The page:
Next, you need to know why you want to write and what you hope to accomplish. (Hint: a goal of being a best-selling author and making a ton of money isn’t a smart move.) Morrell’s goal was to write something that would influence other people the way Stirling Silliphant, the screenwriter of so many shows Morrell watched as a youth, affected him.

Per Morrell: Being a writer is an insane thing to want to do. Become a hermit to write something other people will find interesting.

Two mantras Morrell gave as advice.

  1. Be a first rate version of yourself and not a 2nd rate version of another author.
  2. Don’t chase the market; you’ll always see its backside.

He mentioned Nicholas Sparks as an exception. He looked for a niche and found there were virtually no other men writing romance, so he exploited it.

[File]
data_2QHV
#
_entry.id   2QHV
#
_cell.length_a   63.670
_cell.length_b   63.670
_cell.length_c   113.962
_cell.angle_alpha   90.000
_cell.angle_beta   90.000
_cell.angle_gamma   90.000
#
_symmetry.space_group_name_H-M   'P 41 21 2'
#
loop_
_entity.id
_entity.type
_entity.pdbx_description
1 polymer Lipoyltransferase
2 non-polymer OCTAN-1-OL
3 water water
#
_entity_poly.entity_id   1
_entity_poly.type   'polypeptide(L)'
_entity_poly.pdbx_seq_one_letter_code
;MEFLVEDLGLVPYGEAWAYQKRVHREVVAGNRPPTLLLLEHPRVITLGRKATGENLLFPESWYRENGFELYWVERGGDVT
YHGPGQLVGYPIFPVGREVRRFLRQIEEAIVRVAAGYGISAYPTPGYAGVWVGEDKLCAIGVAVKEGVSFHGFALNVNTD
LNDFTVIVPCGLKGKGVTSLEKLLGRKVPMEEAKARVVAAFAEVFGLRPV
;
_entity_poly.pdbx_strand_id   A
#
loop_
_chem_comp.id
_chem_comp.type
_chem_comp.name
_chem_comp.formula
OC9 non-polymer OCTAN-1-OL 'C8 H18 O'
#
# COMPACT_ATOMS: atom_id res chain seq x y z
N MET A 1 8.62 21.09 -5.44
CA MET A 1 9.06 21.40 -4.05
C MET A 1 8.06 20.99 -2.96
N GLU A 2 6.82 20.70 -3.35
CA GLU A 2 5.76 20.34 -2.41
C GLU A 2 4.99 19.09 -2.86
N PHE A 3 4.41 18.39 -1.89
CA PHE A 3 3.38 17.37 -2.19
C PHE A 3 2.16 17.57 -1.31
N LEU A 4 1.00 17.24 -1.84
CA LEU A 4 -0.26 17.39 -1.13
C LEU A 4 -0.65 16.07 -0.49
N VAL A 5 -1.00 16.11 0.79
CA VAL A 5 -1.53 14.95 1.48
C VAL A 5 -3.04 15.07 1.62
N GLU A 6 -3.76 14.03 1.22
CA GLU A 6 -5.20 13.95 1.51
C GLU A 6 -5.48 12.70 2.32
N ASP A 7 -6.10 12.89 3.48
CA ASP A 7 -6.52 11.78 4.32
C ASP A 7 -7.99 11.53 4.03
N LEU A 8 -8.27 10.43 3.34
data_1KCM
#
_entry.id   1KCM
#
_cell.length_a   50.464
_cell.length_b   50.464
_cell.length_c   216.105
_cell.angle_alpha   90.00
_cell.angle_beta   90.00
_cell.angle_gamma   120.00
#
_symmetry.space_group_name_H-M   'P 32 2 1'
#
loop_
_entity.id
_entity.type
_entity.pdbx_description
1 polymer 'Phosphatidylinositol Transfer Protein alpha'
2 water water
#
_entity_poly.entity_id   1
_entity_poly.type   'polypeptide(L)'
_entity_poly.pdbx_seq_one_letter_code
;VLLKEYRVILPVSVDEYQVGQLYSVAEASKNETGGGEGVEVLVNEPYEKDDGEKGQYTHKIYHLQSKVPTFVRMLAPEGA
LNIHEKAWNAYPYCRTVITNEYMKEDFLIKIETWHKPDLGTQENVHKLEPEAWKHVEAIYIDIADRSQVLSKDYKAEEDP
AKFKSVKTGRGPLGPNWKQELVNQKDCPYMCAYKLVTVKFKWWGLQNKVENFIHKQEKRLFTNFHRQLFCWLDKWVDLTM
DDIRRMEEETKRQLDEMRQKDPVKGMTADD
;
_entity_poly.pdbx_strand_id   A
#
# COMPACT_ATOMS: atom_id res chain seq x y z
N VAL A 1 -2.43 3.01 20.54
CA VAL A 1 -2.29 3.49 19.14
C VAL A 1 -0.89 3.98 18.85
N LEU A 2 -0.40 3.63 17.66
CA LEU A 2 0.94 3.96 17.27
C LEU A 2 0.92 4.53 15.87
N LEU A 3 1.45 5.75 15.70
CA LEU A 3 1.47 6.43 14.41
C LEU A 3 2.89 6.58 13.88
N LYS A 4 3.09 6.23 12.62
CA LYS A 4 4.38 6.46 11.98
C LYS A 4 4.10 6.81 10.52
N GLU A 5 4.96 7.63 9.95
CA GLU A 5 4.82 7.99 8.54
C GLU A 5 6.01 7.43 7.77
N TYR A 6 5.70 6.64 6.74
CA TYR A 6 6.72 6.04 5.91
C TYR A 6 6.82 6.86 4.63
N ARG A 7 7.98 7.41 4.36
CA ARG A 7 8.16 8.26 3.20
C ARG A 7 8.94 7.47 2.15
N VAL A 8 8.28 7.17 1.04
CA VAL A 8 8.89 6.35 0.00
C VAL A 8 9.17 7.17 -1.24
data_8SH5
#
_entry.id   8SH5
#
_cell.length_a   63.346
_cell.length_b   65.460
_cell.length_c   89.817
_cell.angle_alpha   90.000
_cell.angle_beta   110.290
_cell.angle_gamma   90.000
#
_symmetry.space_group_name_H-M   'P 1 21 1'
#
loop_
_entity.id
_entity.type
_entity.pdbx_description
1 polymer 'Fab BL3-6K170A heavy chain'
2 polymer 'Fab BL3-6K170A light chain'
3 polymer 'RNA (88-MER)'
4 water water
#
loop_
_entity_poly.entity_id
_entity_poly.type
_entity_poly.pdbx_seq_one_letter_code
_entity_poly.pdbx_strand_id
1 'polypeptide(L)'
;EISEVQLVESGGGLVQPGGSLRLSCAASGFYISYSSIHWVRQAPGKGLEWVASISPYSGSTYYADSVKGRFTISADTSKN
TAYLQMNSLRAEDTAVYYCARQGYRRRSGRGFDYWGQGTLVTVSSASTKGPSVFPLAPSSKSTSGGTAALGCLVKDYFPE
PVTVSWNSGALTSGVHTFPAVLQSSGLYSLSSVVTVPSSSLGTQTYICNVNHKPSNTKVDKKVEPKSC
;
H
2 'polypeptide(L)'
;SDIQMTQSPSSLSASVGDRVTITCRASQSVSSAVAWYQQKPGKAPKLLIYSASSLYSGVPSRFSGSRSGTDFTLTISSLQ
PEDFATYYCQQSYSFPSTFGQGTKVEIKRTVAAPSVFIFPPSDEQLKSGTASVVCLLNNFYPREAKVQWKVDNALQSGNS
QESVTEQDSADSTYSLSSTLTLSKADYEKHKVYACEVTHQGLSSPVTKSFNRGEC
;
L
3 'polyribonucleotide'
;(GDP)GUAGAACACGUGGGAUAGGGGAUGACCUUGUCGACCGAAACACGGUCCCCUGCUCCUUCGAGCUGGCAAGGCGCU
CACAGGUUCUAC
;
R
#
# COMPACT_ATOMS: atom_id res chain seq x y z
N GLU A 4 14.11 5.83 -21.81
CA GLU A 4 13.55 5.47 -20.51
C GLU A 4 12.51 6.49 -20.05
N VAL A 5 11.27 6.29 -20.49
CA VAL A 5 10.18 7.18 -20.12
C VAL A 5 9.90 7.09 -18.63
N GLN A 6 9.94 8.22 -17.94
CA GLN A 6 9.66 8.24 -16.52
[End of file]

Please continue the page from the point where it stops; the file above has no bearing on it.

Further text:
Other bits:

  • If you set out to write the book you want, you’ve met your goal when you finish even if it doesn’t sell.
  • If your goal was to write a best-seller you’re imitating and you won’t have anything to show for it.

As a professional, if something interests you, you ask yourself WHY? Look at how it was made rather than plot. He spoke of the importance of awareness and told the story of not being able to come up with the character’s name in First Blood. He was busy working, and didn’t appreciate his wife interrupting to show him the apples she’d bought. He gave her noncommittal responses until she insisted he EAT one of these apples. Reluctantly, he did, and it was exceptional. He asked her what kind of an apple it was, and she said, “It’s a Rambo apple.” Ta Da.